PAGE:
4. Ban Refs
Since the NCAA exists primarily to enhance the academic life of student-athletes, it’s time to admit that the outcomes of games are largely irrelevant. The only thing that matters is the promotion of learning, and this can be achieved without referees — or even scoreboards, for that matter. To argue otherwise is to misunderstand the central purpose of this enterprise.
5. Make Juniors Ineligible
The transition to upperclassman status comes with many responsibilities — too many, in my humble assessment, to allow a junior to justify wasting his or her time and energy on something as trivial as sports. After all, education comes first, and this policy would force student-athletes to concentrate on their studies for an entire year. The resulting physical and mental rejuvenation would be a nice bonus too.
6. Force Coaches to Double As Full-Time Professors
How can we be sure that coaches are reaching their true potential as educators if they aren’t honing their teaching skills in the classroom on a daily basis? While their game plans may suffer a bit, they’d surely improve at conveying information to young men and women after teaching a few courses and dabbling in research. I, for one, can’t wait to read Nick Saban’s Rate My Professors page.
7. Award the National Championship to the Team With the Highest GPA
As we’ve established, the outcomes of NCAA contests are inconsequential, so we might as well do away with postseason tournaments and start rewarding teams for earning good grades. In other words, an unprecedented era of Northwestern football dominance is upon us. What a time to be alive.
8. Get Rid of Athletic Scholarships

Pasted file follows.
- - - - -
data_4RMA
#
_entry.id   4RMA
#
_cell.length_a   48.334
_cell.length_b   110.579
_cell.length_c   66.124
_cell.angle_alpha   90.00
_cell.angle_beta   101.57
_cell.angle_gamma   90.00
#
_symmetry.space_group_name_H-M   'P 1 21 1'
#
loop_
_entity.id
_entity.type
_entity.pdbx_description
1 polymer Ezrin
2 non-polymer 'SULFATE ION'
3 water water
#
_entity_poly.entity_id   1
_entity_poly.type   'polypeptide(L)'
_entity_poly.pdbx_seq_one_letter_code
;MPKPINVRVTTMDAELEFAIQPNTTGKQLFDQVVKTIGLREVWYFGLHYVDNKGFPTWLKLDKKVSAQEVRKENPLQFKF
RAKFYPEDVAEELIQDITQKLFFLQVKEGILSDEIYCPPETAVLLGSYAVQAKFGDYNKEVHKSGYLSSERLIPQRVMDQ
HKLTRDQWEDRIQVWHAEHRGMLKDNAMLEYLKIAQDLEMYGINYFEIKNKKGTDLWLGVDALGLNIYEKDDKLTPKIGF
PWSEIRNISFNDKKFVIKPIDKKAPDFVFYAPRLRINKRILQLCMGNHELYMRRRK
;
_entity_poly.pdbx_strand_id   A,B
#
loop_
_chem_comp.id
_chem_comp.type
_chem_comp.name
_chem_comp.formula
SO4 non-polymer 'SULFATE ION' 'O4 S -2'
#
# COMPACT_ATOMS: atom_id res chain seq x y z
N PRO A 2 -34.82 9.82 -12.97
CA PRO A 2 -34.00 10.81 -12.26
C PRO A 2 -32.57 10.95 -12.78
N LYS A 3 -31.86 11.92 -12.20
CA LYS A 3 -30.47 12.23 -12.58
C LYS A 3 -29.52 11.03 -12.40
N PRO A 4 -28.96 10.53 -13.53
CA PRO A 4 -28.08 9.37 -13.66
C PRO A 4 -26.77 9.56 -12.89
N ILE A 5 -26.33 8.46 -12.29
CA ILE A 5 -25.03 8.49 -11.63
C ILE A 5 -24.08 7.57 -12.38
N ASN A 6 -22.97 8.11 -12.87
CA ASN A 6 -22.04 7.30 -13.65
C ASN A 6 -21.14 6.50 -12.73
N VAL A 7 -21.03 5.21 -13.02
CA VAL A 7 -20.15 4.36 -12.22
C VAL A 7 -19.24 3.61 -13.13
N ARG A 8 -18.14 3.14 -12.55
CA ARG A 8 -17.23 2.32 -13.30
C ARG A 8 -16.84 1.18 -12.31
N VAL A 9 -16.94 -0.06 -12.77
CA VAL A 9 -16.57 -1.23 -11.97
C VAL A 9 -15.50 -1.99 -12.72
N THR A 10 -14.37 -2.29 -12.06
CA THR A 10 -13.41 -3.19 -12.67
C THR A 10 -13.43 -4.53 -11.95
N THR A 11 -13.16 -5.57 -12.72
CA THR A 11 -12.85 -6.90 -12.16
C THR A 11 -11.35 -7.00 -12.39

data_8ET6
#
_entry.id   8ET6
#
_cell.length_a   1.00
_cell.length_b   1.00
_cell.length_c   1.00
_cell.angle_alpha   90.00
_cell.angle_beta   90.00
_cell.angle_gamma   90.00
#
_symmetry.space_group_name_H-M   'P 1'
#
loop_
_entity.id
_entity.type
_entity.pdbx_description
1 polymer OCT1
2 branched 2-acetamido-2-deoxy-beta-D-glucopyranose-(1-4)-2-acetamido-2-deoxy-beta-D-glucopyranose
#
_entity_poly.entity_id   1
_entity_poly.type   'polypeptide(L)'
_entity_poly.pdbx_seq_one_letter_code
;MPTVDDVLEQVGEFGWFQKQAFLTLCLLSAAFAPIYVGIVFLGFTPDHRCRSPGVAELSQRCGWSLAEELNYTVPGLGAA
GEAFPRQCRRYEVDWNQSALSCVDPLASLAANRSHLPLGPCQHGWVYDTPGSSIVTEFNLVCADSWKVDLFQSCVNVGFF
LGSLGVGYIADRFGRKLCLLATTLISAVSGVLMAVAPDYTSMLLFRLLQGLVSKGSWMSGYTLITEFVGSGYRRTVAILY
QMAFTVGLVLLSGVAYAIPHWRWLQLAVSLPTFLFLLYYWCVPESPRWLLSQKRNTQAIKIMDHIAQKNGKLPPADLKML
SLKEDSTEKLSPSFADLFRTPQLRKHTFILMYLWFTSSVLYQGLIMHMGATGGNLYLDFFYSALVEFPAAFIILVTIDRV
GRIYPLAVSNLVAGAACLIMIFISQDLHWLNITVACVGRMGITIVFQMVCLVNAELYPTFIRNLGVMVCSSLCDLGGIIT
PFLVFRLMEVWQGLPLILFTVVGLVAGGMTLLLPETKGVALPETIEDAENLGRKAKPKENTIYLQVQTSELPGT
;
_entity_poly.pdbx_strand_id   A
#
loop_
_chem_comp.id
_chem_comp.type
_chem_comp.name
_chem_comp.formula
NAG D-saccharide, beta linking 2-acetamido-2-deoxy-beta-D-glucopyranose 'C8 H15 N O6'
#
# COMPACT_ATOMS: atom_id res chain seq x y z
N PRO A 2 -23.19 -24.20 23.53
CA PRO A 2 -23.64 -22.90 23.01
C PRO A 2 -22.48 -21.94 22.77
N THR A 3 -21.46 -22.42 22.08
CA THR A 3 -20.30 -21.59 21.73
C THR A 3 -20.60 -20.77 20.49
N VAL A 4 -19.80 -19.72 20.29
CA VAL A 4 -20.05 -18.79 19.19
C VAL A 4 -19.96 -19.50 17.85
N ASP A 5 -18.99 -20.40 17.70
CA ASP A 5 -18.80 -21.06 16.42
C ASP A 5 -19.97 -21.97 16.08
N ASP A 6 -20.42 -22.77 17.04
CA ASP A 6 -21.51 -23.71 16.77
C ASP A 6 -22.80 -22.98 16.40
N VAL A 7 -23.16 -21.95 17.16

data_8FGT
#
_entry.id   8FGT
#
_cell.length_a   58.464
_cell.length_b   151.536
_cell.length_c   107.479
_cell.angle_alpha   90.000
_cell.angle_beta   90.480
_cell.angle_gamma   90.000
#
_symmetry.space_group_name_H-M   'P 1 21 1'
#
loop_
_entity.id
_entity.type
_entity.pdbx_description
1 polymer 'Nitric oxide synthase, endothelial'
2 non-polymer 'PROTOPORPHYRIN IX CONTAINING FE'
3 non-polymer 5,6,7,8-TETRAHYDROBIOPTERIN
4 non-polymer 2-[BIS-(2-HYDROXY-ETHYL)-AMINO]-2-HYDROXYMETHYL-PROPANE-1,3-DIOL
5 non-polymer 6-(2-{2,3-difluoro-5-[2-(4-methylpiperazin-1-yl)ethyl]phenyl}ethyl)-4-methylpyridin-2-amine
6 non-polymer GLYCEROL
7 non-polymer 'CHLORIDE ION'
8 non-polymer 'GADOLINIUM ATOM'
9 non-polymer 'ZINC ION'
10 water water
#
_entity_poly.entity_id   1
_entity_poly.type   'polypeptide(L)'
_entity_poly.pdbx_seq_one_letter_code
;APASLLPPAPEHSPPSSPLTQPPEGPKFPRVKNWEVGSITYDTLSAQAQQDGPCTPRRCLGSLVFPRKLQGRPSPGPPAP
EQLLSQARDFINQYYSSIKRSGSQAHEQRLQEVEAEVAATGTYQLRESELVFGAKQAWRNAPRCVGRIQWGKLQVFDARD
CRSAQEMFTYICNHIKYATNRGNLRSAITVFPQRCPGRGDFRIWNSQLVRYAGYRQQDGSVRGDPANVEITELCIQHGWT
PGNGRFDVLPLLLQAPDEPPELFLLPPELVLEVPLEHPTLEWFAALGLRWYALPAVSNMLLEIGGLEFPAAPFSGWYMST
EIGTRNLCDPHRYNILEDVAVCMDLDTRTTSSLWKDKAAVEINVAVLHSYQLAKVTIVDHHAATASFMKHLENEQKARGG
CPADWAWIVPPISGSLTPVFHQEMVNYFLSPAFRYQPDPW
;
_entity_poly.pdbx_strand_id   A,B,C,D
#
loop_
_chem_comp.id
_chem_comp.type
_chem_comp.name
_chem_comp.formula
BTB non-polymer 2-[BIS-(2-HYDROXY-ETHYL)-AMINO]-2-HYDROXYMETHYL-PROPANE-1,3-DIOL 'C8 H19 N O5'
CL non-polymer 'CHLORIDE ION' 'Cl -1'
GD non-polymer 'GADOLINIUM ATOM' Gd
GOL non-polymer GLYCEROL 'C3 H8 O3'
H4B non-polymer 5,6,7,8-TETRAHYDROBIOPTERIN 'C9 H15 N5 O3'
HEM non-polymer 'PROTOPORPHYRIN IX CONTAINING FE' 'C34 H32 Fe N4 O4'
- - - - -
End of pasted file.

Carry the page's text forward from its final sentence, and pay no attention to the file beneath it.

You’d think Delany would be all for this one, since granting student-athletes free tuition based on their athletic ability seems to go against his belief that book-learning matters most. Nevertheless, as part of his “Year of Readiness” plan,1 Delany intends to raise scholarship limits in certain sports to make up for the freshmen who wouldn’t be eligible to compete. More scholarships is fine — as long as they’re awarded based on academic merit alone. The status quo is unacceptable in today’s learning-driven NCAA.
9. Make Graduate Transfers Ineligible
Oh wait, this is already happening.
10. Make Seniors Ineligible
To its credit, the NCAA is the first to remind us that college athletes seldom develop into professional athletes:
But this reality raises an important question: To adequately prepare for the demands of the workplace, shouldn’t college athletes stop playing sports after their junior year? You know, to ensure real-world readiness? I think we all know that the answer to that question is a resounding “yes.” The ball, as they say, is firmly in Jim Delany’s court.
Filed Under: College Sports, NCAA, NCAAB, NCAAF, College Basketball, College Football, Jim Delany, Big Ten, Urban Meyer, Jim Harbaugh, Nick Saban, Jahlil Okafor, Justise Winslow, Karl-Anthony Towns, Freshmen, NCAA Rules, NCAA Reform, Matt Borcas